The conference organizers underused their poster boards, as shown in the picture above. The instructions said that posters were supposed to be no wider than four feet, but the boards were probably seven or eight feet wide. This is a shame; I would have loved to use the whole space available. I wonder if the organizers were expecting more poster submissions. A few last minute posters were two to a board, and maybe they told people to keep posters small so they could double up on boards if necessary.
But even if the conference organizers had told people they could make wider posters, I don’t think many people would have taken them up on it. I saw many posters in portrait format: very tall, skinny, and dangling off the bottom of the board. They looked awkward. I saw enough of them that I don’t think they resulted from accidental misreadings of the instructions. People reusing posters from other conferences, maybe?
Each poster had ample square footage. There was plenty of space between the aisle, so no presenter or audience member was in danger of getting tramples.
The room the poster sessions in were very well lit.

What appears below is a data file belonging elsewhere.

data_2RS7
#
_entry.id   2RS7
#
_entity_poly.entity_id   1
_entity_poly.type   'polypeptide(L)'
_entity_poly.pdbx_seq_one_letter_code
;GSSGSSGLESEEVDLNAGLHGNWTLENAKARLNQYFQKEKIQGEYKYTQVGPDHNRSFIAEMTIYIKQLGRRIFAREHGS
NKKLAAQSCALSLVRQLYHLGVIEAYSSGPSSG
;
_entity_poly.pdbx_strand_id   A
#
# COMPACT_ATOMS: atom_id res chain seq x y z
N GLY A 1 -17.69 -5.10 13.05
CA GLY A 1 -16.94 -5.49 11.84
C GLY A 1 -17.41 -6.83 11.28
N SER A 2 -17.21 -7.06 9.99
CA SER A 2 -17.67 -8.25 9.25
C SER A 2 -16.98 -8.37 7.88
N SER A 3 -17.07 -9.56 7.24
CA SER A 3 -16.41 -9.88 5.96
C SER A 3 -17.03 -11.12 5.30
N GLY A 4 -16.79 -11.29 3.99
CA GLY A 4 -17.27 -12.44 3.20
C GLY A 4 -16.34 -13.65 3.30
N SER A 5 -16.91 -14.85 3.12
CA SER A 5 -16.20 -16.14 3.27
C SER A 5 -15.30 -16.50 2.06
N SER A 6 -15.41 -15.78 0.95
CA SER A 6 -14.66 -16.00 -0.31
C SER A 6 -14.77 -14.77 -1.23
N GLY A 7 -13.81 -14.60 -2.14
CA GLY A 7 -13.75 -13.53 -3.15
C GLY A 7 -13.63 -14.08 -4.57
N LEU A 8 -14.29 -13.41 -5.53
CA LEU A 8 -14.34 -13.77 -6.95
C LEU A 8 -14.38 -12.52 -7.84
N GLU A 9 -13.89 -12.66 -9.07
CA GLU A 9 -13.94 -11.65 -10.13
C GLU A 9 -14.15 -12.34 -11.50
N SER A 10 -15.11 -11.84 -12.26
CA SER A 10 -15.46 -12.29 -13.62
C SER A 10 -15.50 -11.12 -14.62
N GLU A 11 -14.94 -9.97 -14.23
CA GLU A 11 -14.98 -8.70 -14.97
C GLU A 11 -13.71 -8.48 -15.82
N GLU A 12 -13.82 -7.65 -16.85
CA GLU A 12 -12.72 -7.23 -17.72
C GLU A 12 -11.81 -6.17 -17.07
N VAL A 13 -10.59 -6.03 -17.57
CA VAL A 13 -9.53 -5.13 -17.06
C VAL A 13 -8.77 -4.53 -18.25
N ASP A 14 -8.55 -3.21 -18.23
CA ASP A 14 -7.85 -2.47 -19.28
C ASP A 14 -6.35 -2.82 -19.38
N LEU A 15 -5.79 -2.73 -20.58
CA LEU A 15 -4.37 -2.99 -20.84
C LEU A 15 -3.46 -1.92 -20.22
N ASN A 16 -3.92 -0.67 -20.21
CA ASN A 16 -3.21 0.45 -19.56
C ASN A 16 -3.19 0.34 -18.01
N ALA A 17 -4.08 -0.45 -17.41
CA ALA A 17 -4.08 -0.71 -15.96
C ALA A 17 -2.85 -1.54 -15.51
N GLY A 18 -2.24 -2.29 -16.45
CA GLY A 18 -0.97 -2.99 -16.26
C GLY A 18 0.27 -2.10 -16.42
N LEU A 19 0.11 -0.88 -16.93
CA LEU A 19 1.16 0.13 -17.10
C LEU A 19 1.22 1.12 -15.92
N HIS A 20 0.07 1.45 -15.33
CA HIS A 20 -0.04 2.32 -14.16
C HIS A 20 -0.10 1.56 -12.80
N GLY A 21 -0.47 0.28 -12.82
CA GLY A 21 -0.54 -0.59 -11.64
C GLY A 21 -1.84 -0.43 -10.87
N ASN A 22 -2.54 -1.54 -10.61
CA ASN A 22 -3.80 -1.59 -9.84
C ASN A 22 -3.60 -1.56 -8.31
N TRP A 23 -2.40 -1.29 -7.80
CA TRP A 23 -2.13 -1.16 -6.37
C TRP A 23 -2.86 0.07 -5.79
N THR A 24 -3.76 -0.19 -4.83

The small tables underneath the poster boards were very handy places to put food and drink. The conference did a great job of keeping poster presenters feed and hydrated. There was quick good snack food and drinks available in the evening poster session.
Despite having tables to put things on, very few posters had any sort of physical takeaways for readers. Only a couple had letter-sized versions of the poster or business cards.
The overall design quality of the posters was higher than I have seen at other conferences. Shockingly, there were no posters using Comic Sans. Not one. This is the first conference ever where I have not see that eyesore in the poster session. I am so pleased I do not have to name and shame any posters for using that typeface. (The conference was not Comic Sans free, though. I saw one set of slides that used that type.)